| Ford Church

The Next Step

In a recent poll by Outside Magazine, 57% of people think that the environmental movement is finally turning the corner and making a difference. With the organic industry booming and the fact that 754 major U.S. cities have signed the Kyoto climate agreement, things are indeed looking up. Now, more than ever, it is imperative that we focus on taking the next step to live green.

The Cottonwood Institute is taking the next step and walking our talk in terms of environmental sustainability. We recently partnered with the Green Heart Institute to purchase wind credits to offset our CO2 emissions. We use 100% post consumer waste recycled paper and our paper is printed by Alphagraphics, a company certified by Partners for a Clean Environment. Every year we offer the Mt. Evans Volunteer Project as a free program to get up in the high country and give back to the mountains we all love and enjoy. Finally, our core programming initiative, the Community Adventure Program, received the 2006 Environmental Education Award for Excellence in the Citizen and Community category from the Colorado Alliance for Environmental Education (CAEE) and our courses are designed to inspire students to become environmental stewards both in the backcountry and throughout their daily lives.

Guiding Question: What are some other ways in your personal or professional life you can challenge yourself or your company to take it to the next step in terms of living green?

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4 Responses to “The Next Step”

  1. Ford Church

    This is an important question because it is easy to become complacent and pat ourselves on the back when we throw a plastic bottle in the recycling bin. Nobody is perfect and I know there are hundreds of ways I can do more to reduce my footprint both in my personal and professional life. For me, the most important step is to maintain my awareness of my footprint. This way I can knock out the easy things and set small attainable goals to do more to tread lightly in my community.

  2. Jenny Parham

    In terms of environmental sustainability, education and innovation are key! In addition to living green, we must also teach green. As our population continues to grow, we face the challenge of meeting society’s growing demands in a “big” yet sustainable way. This reality forces us to not only live green, but to also be creative in how we apply going green to the rest of the world.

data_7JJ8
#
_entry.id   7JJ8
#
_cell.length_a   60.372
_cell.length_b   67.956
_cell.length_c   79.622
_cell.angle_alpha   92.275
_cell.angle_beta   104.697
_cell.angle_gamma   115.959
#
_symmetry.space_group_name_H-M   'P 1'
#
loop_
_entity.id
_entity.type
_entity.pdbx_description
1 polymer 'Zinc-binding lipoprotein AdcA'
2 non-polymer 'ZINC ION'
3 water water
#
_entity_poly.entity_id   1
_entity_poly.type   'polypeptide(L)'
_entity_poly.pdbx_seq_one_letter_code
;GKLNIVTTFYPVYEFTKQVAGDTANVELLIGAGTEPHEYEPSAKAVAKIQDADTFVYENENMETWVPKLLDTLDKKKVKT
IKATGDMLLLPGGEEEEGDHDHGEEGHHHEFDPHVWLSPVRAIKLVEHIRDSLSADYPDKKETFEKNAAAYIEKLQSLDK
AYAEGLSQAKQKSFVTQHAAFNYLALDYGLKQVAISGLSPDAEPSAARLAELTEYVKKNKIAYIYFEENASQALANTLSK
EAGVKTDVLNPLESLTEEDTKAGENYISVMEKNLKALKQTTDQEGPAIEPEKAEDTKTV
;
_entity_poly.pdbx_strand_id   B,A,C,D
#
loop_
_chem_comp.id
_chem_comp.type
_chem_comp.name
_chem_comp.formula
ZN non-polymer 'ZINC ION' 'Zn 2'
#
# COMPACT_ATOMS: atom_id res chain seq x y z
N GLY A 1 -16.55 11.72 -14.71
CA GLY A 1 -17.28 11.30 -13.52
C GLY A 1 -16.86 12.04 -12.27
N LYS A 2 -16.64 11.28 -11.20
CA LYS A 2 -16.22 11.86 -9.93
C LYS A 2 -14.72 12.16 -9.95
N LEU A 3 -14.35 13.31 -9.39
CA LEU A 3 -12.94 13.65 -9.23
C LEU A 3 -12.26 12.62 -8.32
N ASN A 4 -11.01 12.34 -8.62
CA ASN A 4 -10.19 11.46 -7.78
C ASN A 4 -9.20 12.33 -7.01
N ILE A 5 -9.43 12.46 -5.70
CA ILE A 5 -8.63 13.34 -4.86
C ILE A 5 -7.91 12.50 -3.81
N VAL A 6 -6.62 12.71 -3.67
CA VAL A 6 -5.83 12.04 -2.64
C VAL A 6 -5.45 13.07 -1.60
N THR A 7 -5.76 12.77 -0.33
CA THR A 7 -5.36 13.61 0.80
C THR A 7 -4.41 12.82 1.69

3. Eric Ellison

    It is vitally important to stay aware of your foot print, and to remind yourself not to get complacent. Another next step is to look beyond yourself to a small-community level, like a campus, club, religious organization, or small neighborhood. Get together, brainstorm ideas with community members, and find a way that the community can “go green” in a way that the individuals would not have been able to alone. If you ask me, we’re entering a new age where synergy is everything.

  4. Jamie

    There is an article today in the Rocky Mountain Times that talks about the Governor’s Energy Office’s program that has created a “carbon fund.” The carbon fund is a way for social conscious citizens of Colorado to off set their carbon footprint so they can sleep better at night. The author of the article, Peter Blake, takes a much needed humorous approach at a typically boring and
    uninteresting topic.

    Wind technologies fall under the alternative fuels sources that are captured by the carbon fund. Blake interjects humor and carefully brings the reader back into an environmental, human and world issue that all warrants our investment in attention and conscious simmering.

    The Cottonwood Institute strives to reduce our carbon footprint by carpooling to weekend courses, buying recycled products to reduce the use of fossil fuels in the production of raw materials-aka new products. No matter if you politically dash your name with a D, R or I, offsetting your carbon use just makes sense.


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